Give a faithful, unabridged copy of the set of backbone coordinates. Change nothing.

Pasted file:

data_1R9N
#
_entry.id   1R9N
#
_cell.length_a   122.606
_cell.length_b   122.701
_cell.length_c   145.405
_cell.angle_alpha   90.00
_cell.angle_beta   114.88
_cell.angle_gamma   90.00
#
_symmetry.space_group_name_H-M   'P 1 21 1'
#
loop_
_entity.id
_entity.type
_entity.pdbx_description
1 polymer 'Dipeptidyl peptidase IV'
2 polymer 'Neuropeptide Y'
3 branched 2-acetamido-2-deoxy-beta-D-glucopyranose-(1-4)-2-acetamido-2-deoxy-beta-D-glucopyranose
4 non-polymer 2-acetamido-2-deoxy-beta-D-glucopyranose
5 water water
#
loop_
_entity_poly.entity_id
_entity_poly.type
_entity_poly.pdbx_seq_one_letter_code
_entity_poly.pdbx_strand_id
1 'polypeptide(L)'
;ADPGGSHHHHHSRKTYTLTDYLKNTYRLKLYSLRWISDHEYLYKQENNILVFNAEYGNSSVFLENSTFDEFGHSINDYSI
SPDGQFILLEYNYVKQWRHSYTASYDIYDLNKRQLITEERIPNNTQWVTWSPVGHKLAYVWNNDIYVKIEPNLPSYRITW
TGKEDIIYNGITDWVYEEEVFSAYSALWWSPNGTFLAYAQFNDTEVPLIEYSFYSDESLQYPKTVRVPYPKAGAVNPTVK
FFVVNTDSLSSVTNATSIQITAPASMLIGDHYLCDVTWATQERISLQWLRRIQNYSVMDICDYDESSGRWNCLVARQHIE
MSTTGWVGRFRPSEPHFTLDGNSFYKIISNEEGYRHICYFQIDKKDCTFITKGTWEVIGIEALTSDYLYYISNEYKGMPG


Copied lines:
data_1R9N
#
_entry.id   1R9N
#
_cell.length_a   122.606
_cell.length_b   122.701
_cell.length_c   145.405
_cell.angle_alpha   90.00
_cell.angle_beta   114.88
_cell.angle_gamma   90.00
#
_symmetry.space_group_name_H-M   'P 1 21 1'
#
loop_
_entity.id
_entity.type
_entity.pdbx_description
1 polymer 'Dipeptidyl peptidase IV'
2 polymer 'Neuropeptide Y'
3 branched 2-acetamido-2-deoxy-beta-D-glucopyranose-(1-4)-2-acetamido-2-deoxy-beta-D-glucopyranose
4 non-polymer 2-acetamido-2-deoxy-beta-D-glucopyranose
5 water water
#
loop_
_entity_poly.entity_id
_entity_poly.type
_entity_poly.pdbx_seq_one_letter_code
_entity_poly.pdbx_strand_id
1 'polypeptide(L)'
;ADPGGSHHHHHSRKTYTLTDYLKNTYRLKLYSLRWISDHEYLYKQENNILVFNAEYGNSSVFLENSTFDEFGHSINDYSI
SPDGQFILLEYNYVKQWRHSYTASYDIYDLNKRQLITEERIPNNTQWVTWSPVGHKLAYVWNNDIYVKIEPNLPSYRITW
TGKEDIIYNGITDWVYEEEVFSAYSALWWSPNGTFLAYAQFNDTEVPLIEYSFYSDESLQYPKTVRVPYPKAGAVNPTVK
FFVVNTDSLSSVTNATSIQITAPASMLIGDHYLCDVTWATQERISLQWLRRIQNYSVMDICDYDESSGRWNCLVARQHIE
MSTTGWVGRFRPSEPHFTLDGNSFYKIISNEEGYRHICYFQIDKKDCTFITKGTWEVIGIEALTSDYLYYISNEYKGMPG